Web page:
Pam looked decidedly more gobsmacked. "You're seeing someone and you didn't tell me?"

"I'm sorry," she said. "I should have said something sooner, I know. But you have to know that just because Dad's feelings aren't on the surface doesn't mean they aren't there. You may have to work a little to draw them up."

"Is that what you did?"

"I had help," she said, thinking of Martin. "But yes, ultimately that's what I did."

Her mother was trying so hard to keep herself together, but Bridget could see her lower lip trembling with emotion.

"If you want, I'll talk to Dad for you…" she said, but her mother started shaking her head.

"No. This is something I've mucked up. I have to fix it." She sniffed, then smiled, reaching to put her arm around Bridget's shoulders to herd her off towards market again. "So. You're seeing someone? Is it serious?"

Bridget chuckled. "I think it might be."

"If you're happy, darling, then that's all that matters," said Pam, "though I do wish you'd given Elaine's Mark a chance—"

Her mother went on but she didn't hear, because as if the mere mention of his name had summoned him into being, at that moment, not quite four booths away, she saw Mark striding towards her with Martin's hand in his. He hadn't yet seen her, though he was clearly scanning the crowd for her. It turned out to be Martin who spotted her first, and he broke away from his father, visibly startling him until he spotted her, too.

"Mum!" he said just before impact with Bridget's legs. Bridget wondered if her mother might faint.

She crouched to hug Martin properly, but glanced up to meet Mark's eyes as she said to Pam, "I can explain."

"I ruddy well hope so," said Pam, who saw Mark at that moment. "Oh, Mark," she said to him. "Good morning! We were just speaking of you. I should have recognised your boy, though why on earth…" She trailed off, then looked to her daughter, who had risen with Martin's hand clasped in hers.

"Seemed a fine morning to strike out to the farmer's market," he said. "Martin was raring to go."

"My godfathers, it's Mark you're seeing, is it?" Pam guessed. "Why didn't you just say so? And why is he calling you Mum?"

Bridget disregarded her mother, only smiled as Mark stepped forward to take her into his arms for a hug, planting a kiss into her hair.

"Because he thinks of her as one," explained Mark gently. "And she liked the idea."

"It was my idea," said Martin.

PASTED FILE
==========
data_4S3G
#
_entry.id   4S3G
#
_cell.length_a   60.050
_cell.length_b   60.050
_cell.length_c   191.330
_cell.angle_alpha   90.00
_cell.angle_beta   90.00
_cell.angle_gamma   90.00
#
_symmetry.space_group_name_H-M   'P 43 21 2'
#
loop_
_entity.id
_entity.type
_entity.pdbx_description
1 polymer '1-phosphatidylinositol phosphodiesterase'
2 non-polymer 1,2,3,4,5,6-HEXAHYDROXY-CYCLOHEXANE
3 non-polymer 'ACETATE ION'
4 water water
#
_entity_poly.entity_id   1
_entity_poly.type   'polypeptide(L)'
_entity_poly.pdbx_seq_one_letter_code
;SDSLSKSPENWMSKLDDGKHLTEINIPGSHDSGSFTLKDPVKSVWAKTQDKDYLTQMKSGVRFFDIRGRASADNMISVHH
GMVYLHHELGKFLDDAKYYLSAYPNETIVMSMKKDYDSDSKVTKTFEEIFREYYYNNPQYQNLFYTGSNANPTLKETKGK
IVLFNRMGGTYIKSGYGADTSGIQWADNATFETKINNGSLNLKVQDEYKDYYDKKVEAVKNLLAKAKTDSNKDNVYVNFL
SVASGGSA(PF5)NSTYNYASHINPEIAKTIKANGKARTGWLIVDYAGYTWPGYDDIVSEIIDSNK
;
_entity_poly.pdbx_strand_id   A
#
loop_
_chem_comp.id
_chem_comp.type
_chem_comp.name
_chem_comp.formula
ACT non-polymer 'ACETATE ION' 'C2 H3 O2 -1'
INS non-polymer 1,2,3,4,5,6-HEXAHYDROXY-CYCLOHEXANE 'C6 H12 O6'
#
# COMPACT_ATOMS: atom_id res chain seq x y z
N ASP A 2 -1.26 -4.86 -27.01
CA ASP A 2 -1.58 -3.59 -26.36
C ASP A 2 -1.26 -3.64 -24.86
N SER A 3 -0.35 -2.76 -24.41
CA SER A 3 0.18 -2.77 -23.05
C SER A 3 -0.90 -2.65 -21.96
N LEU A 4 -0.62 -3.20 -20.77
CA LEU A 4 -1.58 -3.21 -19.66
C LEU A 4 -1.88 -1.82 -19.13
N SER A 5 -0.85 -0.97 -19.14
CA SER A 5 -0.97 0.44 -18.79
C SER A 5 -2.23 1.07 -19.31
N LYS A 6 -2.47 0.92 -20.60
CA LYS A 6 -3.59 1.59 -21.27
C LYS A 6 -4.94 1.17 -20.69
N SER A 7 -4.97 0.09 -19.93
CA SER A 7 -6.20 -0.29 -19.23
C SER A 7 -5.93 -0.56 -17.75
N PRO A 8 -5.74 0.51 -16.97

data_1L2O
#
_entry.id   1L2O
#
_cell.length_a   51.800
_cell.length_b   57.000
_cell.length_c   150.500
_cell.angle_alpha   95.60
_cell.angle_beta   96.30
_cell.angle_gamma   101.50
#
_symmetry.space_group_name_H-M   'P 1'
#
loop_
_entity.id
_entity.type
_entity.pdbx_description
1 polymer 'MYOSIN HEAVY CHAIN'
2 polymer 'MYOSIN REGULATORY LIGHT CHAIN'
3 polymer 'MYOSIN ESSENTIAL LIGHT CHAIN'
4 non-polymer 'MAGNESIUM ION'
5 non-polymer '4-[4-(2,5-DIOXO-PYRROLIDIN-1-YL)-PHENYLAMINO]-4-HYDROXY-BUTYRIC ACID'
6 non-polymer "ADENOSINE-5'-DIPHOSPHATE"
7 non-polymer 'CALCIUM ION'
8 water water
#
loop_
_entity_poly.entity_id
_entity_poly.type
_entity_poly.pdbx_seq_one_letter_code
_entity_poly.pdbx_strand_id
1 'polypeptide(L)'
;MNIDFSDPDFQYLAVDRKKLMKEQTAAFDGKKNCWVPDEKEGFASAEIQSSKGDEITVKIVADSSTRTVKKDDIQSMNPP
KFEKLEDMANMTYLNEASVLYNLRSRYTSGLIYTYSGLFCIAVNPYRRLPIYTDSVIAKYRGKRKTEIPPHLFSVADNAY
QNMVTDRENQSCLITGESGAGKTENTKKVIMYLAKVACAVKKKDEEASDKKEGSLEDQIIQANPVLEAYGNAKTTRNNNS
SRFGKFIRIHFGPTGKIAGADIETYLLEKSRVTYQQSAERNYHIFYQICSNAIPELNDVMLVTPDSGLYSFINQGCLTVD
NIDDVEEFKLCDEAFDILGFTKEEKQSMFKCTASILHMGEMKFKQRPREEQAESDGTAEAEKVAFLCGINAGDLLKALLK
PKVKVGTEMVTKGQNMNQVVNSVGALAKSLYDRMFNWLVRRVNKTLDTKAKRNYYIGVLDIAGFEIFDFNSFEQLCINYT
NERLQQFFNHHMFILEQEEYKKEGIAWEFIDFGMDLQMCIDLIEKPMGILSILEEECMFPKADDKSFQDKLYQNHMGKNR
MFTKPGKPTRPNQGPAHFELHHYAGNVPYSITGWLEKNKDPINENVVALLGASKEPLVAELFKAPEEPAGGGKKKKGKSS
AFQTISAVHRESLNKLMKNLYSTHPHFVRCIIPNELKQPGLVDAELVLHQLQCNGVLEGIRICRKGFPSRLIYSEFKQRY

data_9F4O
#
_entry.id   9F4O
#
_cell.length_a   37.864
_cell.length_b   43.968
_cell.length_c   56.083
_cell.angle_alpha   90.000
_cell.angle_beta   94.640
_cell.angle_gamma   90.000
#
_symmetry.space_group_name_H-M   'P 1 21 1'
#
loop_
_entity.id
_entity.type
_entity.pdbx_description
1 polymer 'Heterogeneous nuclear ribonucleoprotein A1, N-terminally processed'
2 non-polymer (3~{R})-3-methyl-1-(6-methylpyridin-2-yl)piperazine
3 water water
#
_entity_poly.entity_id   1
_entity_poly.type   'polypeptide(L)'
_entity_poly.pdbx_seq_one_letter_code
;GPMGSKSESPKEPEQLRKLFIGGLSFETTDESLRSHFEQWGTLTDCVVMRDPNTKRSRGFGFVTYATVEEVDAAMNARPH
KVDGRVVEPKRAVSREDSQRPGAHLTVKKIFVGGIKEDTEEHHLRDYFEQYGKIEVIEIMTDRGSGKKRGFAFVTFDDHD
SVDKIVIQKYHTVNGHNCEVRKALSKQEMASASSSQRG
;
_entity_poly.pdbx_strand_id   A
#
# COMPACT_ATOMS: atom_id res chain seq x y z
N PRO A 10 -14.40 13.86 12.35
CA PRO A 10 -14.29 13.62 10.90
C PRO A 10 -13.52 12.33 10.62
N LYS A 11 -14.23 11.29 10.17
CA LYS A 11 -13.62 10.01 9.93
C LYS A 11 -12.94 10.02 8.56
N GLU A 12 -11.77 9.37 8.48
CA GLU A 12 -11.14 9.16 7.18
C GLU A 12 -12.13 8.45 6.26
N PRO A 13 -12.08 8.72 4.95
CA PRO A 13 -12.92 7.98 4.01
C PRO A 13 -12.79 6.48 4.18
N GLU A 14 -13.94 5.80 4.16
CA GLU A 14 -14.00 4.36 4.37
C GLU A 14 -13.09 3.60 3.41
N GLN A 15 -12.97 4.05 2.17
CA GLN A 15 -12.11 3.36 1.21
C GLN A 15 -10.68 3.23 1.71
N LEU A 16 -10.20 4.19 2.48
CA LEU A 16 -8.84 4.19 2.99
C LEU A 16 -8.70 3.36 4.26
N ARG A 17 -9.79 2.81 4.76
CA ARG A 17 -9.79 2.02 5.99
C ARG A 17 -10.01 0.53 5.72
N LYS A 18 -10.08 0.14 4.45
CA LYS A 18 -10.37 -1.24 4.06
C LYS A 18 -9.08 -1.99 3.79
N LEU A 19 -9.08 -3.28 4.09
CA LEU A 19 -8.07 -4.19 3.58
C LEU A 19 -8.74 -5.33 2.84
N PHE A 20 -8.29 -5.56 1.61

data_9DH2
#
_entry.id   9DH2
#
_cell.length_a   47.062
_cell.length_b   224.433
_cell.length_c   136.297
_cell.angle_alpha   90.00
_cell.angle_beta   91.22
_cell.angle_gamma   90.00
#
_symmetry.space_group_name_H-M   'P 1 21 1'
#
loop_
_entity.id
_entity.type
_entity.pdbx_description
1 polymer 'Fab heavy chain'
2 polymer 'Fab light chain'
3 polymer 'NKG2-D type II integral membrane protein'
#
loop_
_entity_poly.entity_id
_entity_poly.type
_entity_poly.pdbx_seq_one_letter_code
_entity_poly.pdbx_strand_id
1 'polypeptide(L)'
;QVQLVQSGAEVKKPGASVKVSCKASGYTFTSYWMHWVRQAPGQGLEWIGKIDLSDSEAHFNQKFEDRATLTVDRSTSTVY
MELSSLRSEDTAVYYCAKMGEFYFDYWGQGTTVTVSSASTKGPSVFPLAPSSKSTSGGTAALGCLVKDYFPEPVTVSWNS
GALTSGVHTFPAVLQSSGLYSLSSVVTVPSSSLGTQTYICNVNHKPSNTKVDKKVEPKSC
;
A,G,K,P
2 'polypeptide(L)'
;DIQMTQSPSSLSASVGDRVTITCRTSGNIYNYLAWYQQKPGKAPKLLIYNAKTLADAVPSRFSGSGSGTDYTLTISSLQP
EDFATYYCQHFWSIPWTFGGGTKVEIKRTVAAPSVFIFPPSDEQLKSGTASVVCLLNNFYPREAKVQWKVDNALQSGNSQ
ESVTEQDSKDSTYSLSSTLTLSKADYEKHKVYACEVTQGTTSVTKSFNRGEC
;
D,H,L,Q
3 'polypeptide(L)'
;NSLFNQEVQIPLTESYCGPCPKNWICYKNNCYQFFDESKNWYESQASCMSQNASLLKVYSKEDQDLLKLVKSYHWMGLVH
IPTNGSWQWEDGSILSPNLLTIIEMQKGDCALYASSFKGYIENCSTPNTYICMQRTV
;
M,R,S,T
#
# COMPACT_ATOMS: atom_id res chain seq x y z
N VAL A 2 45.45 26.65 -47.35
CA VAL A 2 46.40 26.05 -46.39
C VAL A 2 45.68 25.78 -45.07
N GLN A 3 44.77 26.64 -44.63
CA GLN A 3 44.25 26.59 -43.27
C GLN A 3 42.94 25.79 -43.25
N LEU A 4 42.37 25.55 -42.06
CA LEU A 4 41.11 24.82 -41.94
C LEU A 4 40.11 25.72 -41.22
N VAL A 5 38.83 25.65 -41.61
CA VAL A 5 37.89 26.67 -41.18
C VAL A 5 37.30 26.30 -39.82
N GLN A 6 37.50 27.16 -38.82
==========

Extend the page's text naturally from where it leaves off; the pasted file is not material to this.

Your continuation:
Bridget pulled back to turn to look at her mother, who appeared to be shocked, but also tearfully happy. "I think you were right," said Pam. "You know, serious."

Bridget smiled.

They began to walk through the rest of farmer's market. She watched as Martin looked in fascination at the tables and tables of fresh produce, jams and even baked sweets, and was equally amused to watch Pam revert to protective mother with him, taking his hand, admonishing him not to touch anything and explaining when asked what this vegetable or that fruit was.

"He hasn't been to one of these before," Mark explained, walking with her hand in his. "Plus, he was dying to try out your new moniker."

She chuckled, squeezing his hand just as she caught a snatch of conversation between her mother and—well, she supposed she should start thinking of him in terms of 'son', if he was going to call her 'Mum'.

"So you're her mum?" asked Martin.

"Yes, darling, I am," Pam replied. She thought it sweet they were walking hand in hand.

"So does that mean I should call you 'Granny'?"

Bridget half-expected her mother to go into a fit of seizure at the thought of being referred to as a granny—illogical, as she'd been pestering Bridget to find a man, get married and have babies for years—but instead she merely asked, "'Should'? Sweetheart, you can if you like. But you're not required."

"What else would I call you, though?"

Pam seemed to realise his logic, at calling her daughter 'Mum' but her 'Pam'. "Point taken," she said.

Mark leaned in close to her. "How's everything going with your parents?"

"Mum and I had a breakthrough," said Bridget. "She's going to work things out with Dad on her own."

"Glad to hear it," he said, "and I say that for unselfish as well as selfish reasons."


He released her hand to slip his arm around her waist. "I want to take you home," he murmured into her ear. "Today rather than tomorrow."

"What about Martin?"

"Perhaps Constance could use a play date," he said.

She smiled, then reciprocated with her arm about him. "Perhaps."

Mark purchased some apples and pears, which thrilled Martin to no end. They returned to have lunch with the Joneses; Colin Jones seemed very pleased indeed to suddenly have a grandson of sorts, and very surprised at his wife's sudden turn of attitude. Shortly after eating Bridget gathered her travel bag and they made their excuses, but not before giving her father a long hug and a kiss on the cheek.

"Glad to see you so happy, pumpkin," Mark overheard him say to his daughter, "but really, you shouldn't be keeping this sort of happiness from us."

"I know," she said. "I'm sorry. But you know how Mum can be."

"Yes," he said, "and to be frank, I'd worry if she were any other way."

Bridget chuckled, kissed him again, then pulled away, said her goodbyes, and they were off.

Whilst in transit, Bridget rang up to see if Magda might be willing to have Martin over for a few hours. He saw out of the corner of his eye that she was flushing beet red as she said, "Yes," leading him to speculate that her friend had guessed the reason for wanting Martin out of the house for a little while. He looked to her then reached his left hand out to cover hers.